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County Judge Hidalgo outlines key accomplishments at first State of the County

Harris County Judge Lina Hidalgo

Announces New Focus on Early Childhood Development

Harris County, Texas – November 15, 2019 – Today, Harris County Judge Lina Hidalgo joined business leaders, residents, and community leaders from across the region to deliver the first State of the County address of her term. During her remarks to about 900 attendees, Judge Hidalgo outlined key areas of progress in fostering a safer, healthier, and more equitable Harris County and announced a new initiative that will focus on improving early childhood development.

“The state of our county is strong,” said Judge Hidalgo. “But being strong is about much more than having a low unemployment rate or a strong bond rating. It’s about making sure that all of our residents enjoy equal access to the great opportunities available to them in Harris County. Over the past year we’ve made county government more transparent, made strides to reform our criminal justice system, and have begun to make up for lost time when it comes to investing in our flood control infrastructure. But there is much more to do, and we look forward to another year of ambitious, meaningful initiatives, including a focus on what we can do to improve early childhood development and education.”

Drawing from the “Talking Transition” initiative, Judge Hidalgo will kick off a community engagement series next year as the first step towards a larger goal of a meaningful early childhood development initiative in Harris County. Programs that focus on early childhood development have one of the strongest returns on investment for any type of public program. Children who benefit from initiatives like subsidized childcare and early education tend to have higher high school graduation rates, fewer arrests, lower rates of substance use, and higher rates of employment as adults.

During her remarks, Judge Hidalgo also provided updates on key priorities since her swearing in. Some key areas of progress include:

. Sped the delivery of flood bond projects by allocating local funds to jump-start construction instead of waiting for federal match dollars.

. Passed the most stringent flood detention requirements possible so that new development doesn’t flood people downstream.

. Fixing our broken cash-bail system. By taking action to settle an expensive, three-year old lawsuit under which federal courts had deemed the County’s bail system unconstitutional, the County eliminated practices that often made wealth the sole basis for how someone accused of a misdemeanor crime was treated.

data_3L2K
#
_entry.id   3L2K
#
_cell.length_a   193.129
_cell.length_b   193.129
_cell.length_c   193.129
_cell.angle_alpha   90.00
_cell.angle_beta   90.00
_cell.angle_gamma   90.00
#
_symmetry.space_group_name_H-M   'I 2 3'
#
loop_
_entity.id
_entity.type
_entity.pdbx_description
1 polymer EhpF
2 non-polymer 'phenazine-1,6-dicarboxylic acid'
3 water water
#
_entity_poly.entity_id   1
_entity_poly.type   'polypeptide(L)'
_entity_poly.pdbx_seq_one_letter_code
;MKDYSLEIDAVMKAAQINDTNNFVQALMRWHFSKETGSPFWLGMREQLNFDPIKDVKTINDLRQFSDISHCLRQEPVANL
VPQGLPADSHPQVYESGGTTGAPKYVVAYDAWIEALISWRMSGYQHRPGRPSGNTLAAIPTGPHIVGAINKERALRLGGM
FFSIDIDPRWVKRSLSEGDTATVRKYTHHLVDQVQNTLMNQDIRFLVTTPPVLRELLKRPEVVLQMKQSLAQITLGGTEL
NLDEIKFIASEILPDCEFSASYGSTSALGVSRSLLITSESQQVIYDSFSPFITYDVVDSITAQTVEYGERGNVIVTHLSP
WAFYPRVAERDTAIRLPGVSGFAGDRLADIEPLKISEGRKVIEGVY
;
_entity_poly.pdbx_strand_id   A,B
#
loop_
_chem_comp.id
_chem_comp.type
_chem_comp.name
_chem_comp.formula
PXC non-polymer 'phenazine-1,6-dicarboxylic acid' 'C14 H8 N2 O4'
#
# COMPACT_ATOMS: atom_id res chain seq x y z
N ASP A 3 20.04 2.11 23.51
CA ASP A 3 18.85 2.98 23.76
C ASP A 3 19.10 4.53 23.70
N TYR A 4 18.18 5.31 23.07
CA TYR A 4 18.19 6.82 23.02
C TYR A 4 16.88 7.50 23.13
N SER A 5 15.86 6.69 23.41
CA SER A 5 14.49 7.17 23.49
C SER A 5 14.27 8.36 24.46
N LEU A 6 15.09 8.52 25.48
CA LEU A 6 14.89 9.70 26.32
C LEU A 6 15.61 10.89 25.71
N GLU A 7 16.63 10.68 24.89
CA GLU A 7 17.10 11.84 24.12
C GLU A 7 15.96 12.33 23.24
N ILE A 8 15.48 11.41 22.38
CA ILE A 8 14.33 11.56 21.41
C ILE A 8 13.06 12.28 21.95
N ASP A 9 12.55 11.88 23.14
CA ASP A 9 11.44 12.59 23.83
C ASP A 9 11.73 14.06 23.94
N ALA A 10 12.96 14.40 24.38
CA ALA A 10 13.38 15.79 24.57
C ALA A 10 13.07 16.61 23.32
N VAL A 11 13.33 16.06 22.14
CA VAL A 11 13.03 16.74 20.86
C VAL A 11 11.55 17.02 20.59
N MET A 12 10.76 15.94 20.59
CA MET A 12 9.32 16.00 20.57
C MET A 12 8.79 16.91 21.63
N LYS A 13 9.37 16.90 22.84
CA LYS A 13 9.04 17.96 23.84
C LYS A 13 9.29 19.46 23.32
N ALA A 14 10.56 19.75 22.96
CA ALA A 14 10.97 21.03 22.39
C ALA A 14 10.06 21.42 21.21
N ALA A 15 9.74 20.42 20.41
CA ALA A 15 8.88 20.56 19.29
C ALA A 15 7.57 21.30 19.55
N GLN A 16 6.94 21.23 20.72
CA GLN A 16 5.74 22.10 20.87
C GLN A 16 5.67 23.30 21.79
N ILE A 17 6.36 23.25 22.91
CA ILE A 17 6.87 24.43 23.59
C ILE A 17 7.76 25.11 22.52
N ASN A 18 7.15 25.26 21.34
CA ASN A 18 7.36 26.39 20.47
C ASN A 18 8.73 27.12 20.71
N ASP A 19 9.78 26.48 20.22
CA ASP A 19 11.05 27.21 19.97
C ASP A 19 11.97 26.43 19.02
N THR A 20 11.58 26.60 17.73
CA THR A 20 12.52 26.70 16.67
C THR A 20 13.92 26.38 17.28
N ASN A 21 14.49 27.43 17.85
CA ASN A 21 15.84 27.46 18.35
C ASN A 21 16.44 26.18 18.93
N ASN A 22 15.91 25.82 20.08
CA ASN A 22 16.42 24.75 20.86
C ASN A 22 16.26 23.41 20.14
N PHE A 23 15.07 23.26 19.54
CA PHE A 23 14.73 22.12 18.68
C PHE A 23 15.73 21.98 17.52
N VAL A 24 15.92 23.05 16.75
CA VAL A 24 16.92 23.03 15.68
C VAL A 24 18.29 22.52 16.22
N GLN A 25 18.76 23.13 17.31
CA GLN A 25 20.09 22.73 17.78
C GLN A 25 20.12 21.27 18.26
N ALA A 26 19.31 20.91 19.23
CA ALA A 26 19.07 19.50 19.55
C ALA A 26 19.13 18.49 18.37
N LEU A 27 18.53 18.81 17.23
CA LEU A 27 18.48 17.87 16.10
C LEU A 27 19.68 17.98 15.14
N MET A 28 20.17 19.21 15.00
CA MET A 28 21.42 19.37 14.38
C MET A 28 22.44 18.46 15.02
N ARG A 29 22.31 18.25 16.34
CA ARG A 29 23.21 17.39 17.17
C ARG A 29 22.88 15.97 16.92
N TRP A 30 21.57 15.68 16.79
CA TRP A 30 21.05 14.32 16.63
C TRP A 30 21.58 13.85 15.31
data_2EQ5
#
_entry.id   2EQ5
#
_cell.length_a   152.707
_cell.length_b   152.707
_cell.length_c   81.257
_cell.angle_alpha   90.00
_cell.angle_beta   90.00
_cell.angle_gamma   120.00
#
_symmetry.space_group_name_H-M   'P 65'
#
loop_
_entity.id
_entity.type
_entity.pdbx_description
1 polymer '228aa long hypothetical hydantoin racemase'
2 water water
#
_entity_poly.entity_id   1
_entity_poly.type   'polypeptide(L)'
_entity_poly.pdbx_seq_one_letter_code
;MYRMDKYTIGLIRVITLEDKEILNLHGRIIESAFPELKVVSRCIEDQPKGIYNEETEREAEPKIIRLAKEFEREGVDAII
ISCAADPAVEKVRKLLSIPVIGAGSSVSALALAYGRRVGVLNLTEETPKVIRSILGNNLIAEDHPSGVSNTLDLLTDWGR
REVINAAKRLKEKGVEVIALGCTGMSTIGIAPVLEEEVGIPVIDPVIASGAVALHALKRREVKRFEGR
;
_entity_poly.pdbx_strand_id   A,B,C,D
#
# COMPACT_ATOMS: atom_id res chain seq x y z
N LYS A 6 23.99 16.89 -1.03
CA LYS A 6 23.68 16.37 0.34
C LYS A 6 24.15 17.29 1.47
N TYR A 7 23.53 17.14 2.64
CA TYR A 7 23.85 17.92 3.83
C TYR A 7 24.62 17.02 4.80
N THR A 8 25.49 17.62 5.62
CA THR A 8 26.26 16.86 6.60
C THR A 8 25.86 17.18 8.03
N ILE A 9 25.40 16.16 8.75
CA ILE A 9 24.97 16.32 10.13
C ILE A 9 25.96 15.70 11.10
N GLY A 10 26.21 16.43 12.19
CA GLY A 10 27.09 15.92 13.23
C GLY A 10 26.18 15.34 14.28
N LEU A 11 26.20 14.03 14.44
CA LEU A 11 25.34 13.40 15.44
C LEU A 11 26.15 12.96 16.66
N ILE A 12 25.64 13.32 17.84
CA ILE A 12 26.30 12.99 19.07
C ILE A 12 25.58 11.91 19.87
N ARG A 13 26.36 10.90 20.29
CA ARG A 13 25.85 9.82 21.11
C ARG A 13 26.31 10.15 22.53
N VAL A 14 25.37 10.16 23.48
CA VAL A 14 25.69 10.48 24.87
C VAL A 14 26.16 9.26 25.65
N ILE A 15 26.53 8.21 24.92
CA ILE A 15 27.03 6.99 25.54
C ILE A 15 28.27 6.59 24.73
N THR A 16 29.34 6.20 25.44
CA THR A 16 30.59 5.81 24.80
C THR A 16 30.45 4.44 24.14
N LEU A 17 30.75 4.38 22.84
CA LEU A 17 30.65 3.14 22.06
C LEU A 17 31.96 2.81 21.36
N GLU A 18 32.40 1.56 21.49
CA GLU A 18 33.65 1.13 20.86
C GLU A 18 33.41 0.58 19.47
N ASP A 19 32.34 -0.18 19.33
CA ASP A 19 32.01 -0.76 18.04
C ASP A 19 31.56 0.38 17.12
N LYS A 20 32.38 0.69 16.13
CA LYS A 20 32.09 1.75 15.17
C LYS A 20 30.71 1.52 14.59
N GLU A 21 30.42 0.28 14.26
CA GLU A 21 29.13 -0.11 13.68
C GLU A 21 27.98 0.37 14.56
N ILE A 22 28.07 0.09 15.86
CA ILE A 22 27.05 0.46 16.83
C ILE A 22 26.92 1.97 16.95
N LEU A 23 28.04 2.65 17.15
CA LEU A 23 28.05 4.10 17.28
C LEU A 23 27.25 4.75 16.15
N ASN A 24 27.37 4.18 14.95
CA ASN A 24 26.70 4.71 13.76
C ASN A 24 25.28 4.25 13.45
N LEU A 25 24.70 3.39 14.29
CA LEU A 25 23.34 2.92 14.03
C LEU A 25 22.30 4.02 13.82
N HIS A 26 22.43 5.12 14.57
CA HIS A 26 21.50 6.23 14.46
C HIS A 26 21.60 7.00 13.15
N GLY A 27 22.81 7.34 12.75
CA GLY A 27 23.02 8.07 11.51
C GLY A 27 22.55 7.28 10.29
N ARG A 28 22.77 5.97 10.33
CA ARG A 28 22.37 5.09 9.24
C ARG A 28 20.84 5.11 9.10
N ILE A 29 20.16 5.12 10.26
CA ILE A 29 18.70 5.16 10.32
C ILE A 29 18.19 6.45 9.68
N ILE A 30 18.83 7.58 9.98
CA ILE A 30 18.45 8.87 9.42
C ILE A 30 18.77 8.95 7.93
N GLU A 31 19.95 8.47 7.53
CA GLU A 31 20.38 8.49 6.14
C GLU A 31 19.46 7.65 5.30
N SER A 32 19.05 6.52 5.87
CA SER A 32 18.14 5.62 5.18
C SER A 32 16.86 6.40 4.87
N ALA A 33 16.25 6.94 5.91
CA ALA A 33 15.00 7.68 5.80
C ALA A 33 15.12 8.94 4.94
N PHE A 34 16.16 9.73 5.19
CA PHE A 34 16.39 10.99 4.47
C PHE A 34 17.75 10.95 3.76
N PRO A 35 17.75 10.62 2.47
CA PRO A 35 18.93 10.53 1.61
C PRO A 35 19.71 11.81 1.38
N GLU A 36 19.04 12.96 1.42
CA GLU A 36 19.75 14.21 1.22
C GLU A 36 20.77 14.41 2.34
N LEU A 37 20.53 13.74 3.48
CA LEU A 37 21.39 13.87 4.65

. Reformed environmental protection, monitoring, and enforcement. The County has allocated over $11 million to build a state-of-the-art air monitoring network, increased the size of the pollution control department by over 50%, and added resources for HazMat First Responders.

. Passed common-sense gun safety measures. The County has taken action to expand programs designed to keep weapons away from domestic violence abusers, expedite checks to keep gun dealers from unknowingly selling to people convicted of crimes, and encourage the use of gun locks to keep guns from the hands of children.

. Made voting easier by allowing residents to vote anywhere on election day. The County has also expanded early voting hours and locations, including increased access for students with early voting polls opened at the University of Houston and Texas Southern University.

. Directed the county to create a 3-1-1 system to make county information easier to receive.

. Launched Harris Thrives, an initiative to execute a faster, fairer, and smarter flood control policy. As part of this commitment, the County Judge’s office is sharing real-time information on construction progress for flood bond projects, including how and where dollars are being spent HarrisThrives.org.

. Stood up against the Trump administration’s effort to instill fear in our immigrant communities. Judge Hidalgo has worked to fight against family separation policies, planned immigration raids in the County, and the inclusion of a citizenship question on the 2020 Census. Additionally, the County filed a successful amicus brief against the Federal Government’s proposed “public charge rule” designed to threaten safety net services for immigrants and which would also overburden our county safety net systems.

For a more comprehensive list of county initiatives and accomplishments, and a full copy of Judge Hidalgo’s speech as prepared is available on her county website at CountyJudgeHidalgo.com